How to handle your child's first crush?


From their first coherent word to their first tumble (where your heart jumped out of the chest), as parents, every first experience with your little one is a roller-coaster ride and a memory of a lifetime. Things become peculiarly interesting when it comes to the matters of the heart.

Tell us if this sounds familiar. It is one of those days when you and your kiddo are discussing school and suddenly, you find your child swooning and giggling over this kid who used to evoke zero interest before. Uh-oh. You are witnessing it all. The easy blushes, the shy grin and innocent eagerness to sit or play with this another kid all the time and you suddenly realise that you are little one isn’t so little anymore.


So, what do you do now? Do you become a friend and teach your child all about the opposite sex, is it finally the time for the birds and bees talk or do you become indifferent to their feelings and pray that it passes? What possibly could be the normal reaction to this situation? Fret not, we are doling out the best ways to handle your child’s first brush with infatuation and puppy love.


Stay calm and gentle

Whether your child has eagerly confided his little love story to you or you have found out on your own, it is important to be gentle with your approach. Don’t drill your child for details immediately and let them open up on their own. Remember to normalise your child’s feeling instead of teasing them or telling them it is bad to feel that way and poking them for more details.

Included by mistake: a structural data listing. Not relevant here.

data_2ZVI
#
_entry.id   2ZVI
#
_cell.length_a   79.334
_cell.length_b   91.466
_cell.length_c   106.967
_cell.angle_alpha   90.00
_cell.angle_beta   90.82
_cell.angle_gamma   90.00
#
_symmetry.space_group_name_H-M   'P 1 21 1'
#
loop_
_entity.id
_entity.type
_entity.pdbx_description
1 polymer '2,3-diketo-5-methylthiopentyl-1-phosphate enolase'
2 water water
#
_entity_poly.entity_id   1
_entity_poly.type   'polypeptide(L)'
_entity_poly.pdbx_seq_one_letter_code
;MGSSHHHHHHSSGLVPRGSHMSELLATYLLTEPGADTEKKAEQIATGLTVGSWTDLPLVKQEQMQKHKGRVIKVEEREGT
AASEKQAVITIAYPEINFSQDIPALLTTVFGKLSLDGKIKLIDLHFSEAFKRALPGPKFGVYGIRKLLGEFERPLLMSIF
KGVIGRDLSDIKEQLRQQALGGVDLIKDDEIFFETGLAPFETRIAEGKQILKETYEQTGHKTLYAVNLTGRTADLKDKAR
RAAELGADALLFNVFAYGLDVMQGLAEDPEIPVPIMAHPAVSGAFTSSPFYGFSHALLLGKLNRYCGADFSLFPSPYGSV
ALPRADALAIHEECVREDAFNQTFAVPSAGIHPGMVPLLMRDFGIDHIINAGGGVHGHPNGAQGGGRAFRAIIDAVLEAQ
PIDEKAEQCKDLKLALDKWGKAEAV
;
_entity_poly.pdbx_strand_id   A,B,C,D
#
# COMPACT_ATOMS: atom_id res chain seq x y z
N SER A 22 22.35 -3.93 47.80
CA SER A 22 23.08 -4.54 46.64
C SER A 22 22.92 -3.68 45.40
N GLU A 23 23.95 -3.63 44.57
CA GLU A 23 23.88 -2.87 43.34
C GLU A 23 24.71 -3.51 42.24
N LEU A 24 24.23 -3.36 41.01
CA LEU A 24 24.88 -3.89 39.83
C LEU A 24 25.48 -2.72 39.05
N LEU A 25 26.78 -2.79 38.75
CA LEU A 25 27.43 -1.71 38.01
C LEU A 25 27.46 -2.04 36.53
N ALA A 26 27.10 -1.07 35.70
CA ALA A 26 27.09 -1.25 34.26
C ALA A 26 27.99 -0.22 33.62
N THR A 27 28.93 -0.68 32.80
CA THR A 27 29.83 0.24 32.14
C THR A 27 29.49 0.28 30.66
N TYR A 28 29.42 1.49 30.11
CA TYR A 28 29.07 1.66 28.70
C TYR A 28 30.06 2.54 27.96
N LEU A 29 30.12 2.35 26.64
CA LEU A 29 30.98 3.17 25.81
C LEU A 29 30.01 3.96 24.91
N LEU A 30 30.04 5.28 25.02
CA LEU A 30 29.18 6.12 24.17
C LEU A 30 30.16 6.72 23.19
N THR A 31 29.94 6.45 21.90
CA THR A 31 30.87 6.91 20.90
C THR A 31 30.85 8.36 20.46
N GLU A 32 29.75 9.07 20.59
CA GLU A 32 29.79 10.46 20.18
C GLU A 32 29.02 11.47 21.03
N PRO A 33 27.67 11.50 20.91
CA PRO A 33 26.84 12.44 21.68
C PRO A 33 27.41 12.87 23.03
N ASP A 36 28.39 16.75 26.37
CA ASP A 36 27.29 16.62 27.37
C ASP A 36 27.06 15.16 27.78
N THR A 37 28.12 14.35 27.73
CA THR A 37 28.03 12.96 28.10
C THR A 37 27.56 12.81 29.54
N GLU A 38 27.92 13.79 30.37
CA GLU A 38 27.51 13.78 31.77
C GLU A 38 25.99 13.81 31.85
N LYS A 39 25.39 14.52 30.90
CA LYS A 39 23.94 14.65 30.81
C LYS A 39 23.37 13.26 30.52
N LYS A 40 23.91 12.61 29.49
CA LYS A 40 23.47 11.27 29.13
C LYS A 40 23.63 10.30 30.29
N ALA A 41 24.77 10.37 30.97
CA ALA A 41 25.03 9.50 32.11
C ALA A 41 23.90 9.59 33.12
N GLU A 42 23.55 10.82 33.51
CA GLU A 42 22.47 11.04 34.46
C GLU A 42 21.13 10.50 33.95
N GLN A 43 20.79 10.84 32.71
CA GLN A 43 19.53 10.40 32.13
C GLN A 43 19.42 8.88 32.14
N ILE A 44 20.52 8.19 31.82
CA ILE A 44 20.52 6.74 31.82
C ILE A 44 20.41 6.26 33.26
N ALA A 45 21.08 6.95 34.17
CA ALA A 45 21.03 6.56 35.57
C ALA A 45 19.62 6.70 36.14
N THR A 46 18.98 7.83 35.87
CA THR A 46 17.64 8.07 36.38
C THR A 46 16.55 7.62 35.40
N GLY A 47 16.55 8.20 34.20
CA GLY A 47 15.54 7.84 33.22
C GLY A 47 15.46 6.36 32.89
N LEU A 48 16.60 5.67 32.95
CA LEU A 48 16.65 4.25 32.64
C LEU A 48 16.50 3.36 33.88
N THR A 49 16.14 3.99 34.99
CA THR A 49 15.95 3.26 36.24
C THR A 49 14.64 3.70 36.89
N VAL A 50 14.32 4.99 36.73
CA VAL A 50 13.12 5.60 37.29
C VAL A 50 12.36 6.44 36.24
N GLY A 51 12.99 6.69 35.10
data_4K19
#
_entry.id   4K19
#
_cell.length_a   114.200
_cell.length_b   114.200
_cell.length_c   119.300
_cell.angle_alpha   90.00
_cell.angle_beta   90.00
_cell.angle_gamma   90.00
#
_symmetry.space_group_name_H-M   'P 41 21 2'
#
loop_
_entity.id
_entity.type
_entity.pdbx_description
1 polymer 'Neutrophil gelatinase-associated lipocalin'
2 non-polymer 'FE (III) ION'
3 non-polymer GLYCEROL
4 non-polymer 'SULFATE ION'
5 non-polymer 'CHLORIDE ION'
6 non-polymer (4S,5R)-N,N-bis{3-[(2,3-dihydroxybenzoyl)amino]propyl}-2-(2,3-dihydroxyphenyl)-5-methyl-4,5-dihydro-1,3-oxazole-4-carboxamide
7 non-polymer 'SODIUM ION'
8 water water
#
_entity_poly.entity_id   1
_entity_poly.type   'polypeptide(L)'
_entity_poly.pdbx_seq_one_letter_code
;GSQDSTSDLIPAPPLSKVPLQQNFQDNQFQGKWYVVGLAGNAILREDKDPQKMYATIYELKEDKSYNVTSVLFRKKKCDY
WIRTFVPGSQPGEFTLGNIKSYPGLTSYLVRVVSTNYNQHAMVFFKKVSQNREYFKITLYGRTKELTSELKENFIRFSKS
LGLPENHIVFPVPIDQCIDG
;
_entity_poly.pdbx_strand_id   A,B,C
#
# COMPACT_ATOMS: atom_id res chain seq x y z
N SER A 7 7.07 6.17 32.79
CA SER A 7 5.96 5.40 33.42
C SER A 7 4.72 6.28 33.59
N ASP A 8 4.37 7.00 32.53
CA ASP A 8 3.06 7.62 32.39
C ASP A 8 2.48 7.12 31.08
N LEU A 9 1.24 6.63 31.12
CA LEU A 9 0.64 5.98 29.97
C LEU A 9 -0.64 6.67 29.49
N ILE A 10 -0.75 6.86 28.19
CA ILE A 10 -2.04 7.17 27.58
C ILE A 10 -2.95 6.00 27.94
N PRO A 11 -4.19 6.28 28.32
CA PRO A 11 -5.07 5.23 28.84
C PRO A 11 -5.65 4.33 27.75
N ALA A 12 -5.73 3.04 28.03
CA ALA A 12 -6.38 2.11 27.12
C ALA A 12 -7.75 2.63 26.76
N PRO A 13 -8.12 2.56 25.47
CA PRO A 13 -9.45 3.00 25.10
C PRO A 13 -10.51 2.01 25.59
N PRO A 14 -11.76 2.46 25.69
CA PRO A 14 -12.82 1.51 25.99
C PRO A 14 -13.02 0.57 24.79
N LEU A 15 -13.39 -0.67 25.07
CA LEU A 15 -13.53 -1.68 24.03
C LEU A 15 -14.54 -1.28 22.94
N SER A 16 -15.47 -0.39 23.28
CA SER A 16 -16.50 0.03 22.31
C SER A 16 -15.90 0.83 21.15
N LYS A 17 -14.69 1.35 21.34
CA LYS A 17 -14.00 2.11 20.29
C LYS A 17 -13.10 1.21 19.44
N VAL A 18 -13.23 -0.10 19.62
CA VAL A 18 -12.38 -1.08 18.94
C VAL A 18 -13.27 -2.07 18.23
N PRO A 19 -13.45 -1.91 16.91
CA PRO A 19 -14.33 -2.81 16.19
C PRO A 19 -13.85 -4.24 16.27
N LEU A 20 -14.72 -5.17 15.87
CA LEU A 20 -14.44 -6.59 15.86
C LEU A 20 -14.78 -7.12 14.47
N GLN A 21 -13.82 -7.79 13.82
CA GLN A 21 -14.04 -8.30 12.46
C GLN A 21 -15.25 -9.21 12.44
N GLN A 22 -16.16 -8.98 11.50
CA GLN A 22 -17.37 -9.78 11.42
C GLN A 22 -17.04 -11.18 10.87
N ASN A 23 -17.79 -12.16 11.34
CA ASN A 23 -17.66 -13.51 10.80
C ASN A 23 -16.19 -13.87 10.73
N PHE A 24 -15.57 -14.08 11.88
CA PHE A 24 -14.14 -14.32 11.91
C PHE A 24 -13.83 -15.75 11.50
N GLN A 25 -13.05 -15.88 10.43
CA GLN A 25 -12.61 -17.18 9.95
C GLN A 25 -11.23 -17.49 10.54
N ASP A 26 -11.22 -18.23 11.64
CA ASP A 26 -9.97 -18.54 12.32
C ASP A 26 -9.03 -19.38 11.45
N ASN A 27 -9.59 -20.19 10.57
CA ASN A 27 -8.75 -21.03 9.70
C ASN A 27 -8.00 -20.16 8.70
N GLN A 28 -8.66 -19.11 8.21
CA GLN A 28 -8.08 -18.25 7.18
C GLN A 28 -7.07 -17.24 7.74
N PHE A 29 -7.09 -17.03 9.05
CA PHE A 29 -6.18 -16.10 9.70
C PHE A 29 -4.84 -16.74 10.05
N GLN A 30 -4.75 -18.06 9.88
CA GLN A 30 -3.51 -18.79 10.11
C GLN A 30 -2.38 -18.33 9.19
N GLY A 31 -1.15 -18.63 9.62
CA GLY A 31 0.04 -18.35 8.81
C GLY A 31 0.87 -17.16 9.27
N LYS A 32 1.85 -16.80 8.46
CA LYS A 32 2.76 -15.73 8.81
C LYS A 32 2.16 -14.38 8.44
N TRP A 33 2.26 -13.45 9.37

Ask the right questions

When talking about your little one’s first infatuation, make sure that you ask the right questions. It can be something along the lines of “What do you like about him/her?”, “What do you guys talk about at school?”, “What games do you two play together?” or even “What do you feel about your crush?” It is important to stay calm to keep the doors of communication open.


Set boundaries

In addition to validating your little one’s feelings and understanding his/her perspective, it is also the right time to tell them what is okay and not okay for them to do at this point. So sharing lunch and playing together is good, kissing on cheeks and holding hands all the time? Not so much. Gently encourage your child to tell you what all they do together throughout the day.


Tell them it is normal

Remember when you felt butterflies in your tummy for the very first time? Exactly! It can be an overwhelming time for your little one, so you can tell them the story of your first crush to normalise their feelings. Also, if a kid has a crush on your child and your little one doesn’t share the same emotions, take this as an opportunity to tell them it is okay to not be with someone if they don’t like it.


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